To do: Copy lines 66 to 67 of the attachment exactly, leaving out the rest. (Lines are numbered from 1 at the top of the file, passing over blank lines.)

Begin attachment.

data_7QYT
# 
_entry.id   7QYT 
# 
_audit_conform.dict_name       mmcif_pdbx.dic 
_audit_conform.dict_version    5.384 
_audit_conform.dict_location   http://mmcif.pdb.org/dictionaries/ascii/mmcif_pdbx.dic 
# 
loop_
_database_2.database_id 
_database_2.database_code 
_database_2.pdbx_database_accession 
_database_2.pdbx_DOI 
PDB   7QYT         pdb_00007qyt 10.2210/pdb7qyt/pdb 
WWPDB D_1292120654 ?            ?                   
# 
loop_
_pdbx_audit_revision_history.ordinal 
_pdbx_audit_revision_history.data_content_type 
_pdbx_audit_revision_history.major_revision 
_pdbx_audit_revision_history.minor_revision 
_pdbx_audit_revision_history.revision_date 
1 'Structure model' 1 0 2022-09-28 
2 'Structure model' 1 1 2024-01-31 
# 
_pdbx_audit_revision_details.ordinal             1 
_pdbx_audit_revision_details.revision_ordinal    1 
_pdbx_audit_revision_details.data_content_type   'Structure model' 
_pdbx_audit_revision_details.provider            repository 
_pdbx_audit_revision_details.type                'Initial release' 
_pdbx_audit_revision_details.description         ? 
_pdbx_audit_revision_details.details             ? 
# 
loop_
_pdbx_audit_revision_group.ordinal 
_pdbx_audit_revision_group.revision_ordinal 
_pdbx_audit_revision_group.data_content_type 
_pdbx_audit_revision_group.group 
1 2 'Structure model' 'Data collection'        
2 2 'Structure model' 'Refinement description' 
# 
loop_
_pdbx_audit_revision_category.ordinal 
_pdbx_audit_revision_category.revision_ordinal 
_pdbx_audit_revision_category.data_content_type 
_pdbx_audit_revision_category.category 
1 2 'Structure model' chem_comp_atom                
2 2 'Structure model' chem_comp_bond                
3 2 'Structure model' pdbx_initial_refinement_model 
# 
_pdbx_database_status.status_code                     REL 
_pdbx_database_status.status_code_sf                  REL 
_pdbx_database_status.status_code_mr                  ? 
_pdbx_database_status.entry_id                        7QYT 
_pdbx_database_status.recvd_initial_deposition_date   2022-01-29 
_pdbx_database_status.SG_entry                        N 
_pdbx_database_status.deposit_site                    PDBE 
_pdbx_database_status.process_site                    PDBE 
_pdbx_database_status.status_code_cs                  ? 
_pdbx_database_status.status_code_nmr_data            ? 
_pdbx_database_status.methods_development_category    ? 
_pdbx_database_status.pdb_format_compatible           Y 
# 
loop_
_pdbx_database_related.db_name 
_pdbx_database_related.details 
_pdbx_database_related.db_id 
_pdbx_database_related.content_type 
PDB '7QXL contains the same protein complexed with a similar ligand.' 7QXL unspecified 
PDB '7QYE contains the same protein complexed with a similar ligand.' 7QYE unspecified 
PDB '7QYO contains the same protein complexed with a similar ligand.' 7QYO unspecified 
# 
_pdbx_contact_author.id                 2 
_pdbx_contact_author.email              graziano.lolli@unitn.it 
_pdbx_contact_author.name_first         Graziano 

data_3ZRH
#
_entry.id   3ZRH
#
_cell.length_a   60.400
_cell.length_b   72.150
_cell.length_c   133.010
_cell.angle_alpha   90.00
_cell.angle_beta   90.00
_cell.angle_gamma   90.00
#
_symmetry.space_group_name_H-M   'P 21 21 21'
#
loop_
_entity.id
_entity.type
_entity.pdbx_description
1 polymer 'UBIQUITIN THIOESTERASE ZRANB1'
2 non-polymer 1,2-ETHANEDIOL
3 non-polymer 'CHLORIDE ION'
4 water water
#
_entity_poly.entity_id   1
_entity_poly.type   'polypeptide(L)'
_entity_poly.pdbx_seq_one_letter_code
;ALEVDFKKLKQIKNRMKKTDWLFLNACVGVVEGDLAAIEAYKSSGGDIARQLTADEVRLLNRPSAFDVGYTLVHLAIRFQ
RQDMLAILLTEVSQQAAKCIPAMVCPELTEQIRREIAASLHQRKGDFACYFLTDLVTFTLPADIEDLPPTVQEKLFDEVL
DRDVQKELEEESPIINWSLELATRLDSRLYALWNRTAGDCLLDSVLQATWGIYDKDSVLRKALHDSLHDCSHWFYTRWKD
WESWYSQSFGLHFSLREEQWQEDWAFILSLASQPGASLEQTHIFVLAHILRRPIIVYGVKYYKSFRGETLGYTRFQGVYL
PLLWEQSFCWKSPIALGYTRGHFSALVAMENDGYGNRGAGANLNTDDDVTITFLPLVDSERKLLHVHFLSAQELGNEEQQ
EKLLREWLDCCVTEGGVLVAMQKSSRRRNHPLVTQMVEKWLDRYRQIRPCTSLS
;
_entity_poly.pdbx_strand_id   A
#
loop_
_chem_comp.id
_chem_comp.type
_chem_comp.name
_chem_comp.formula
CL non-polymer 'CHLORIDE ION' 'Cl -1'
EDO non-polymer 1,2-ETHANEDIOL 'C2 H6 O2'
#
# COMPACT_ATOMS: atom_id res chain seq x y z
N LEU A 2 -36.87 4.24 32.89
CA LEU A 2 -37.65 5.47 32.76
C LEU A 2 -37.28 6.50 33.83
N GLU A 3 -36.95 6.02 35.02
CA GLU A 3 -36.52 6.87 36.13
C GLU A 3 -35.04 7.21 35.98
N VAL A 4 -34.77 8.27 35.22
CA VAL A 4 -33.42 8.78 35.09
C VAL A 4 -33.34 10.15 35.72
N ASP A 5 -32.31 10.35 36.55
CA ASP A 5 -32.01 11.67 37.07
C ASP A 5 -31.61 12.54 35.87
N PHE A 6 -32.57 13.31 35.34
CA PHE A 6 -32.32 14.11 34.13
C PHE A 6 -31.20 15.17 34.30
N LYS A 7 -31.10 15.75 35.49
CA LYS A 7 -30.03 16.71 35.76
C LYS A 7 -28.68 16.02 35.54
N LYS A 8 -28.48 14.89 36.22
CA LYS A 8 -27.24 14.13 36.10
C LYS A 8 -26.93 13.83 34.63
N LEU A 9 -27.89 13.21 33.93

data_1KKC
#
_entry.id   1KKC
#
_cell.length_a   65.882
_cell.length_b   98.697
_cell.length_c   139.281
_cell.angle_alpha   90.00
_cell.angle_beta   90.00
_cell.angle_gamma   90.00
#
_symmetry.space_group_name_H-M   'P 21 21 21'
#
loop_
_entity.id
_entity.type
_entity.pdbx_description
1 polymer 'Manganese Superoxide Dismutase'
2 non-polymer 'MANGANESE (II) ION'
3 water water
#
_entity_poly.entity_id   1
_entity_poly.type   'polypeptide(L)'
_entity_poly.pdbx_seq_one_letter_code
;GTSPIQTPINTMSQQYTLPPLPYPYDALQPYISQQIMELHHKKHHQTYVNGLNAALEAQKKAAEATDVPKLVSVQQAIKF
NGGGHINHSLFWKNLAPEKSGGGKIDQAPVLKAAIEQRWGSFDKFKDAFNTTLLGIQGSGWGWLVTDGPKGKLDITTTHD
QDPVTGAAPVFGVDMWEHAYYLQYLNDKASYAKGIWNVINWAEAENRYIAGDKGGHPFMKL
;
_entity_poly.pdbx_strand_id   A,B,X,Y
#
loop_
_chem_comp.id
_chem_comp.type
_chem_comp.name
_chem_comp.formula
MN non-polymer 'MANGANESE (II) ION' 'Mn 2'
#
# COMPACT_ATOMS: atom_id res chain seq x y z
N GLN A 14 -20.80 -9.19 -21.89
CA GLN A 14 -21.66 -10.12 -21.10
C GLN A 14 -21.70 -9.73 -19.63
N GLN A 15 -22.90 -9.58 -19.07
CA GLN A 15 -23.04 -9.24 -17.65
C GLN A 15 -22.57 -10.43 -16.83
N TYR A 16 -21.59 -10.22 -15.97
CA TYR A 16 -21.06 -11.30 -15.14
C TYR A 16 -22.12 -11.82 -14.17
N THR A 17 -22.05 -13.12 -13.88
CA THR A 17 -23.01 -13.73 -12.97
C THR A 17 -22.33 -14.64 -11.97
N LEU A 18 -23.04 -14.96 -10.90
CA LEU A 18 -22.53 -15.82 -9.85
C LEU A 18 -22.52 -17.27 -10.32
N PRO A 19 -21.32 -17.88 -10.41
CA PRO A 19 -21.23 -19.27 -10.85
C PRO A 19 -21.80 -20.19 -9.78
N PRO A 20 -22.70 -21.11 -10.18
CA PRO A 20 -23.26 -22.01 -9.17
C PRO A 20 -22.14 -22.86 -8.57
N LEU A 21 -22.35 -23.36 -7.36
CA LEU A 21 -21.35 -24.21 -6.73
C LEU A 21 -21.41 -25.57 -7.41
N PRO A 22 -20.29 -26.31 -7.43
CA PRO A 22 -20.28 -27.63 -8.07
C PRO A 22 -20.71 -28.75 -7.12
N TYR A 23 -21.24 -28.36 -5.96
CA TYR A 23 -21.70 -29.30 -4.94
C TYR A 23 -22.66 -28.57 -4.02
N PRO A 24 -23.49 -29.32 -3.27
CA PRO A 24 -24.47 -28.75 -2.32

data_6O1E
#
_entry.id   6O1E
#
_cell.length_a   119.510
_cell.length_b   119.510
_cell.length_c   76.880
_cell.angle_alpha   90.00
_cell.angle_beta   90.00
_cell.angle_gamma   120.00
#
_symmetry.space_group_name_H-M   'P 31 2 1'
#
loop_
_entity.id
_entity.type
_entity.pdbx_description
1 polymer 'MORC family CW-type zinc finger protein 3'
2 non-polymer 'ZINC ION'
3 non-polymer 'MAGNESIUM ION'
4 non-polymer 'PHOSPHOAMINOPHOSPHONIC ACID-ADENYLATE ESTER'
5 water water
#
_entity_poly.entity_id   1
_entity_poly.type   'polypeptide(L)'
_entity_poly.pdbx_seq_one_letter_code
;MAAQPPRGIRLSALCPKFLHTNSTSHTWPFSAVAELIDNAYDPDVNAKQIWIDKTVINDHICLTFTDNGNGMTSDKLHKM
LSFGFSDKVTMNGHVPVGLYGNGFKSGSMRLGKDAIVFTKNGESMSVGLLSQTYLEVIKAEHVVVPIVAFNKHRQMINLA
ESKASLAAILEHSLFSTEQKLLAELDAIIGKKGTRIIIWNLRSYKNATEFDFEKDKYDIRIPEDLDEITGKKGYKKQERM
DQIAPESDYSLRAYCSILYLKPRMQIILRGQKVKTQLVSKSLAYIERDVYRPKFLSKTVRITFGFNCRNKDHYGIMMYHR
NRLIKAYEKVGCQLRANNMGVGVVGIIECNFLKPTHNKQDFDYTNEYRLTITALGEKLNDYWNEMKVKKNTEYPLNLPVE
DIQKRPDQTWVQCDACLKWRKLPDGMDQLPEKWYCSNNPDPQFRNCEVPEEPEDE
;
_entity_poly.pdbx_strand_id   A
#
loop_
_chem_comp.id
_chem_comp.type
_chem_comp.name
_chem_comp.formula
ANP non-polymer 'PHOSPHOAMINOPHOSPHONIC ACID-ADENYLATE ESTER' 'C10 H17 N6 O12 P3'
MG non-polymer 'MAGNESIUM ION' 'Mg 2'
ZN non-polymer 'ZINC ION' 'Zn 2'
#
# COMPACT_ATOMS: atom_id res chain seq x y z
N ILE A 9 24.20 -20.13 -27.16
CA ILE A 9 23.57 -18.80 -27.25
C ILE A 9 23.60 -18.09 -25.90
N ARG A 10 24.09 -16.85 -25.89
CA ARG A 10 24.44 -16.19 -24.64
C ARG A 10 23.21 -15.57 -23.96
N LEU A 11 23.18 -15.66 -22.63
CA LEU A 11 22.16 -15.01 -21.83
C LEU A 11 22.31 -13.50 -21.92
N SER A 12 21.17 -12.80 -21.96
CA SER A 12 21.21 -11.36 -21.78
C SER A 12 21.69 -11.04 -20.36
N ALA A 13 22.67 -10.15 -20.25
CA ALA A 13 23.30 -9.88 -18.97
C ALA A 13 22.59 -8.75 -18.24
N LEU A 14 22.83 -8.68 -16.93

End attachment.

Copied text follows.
_pdbx_database_related.details 
_pdbx_database_related.db_id 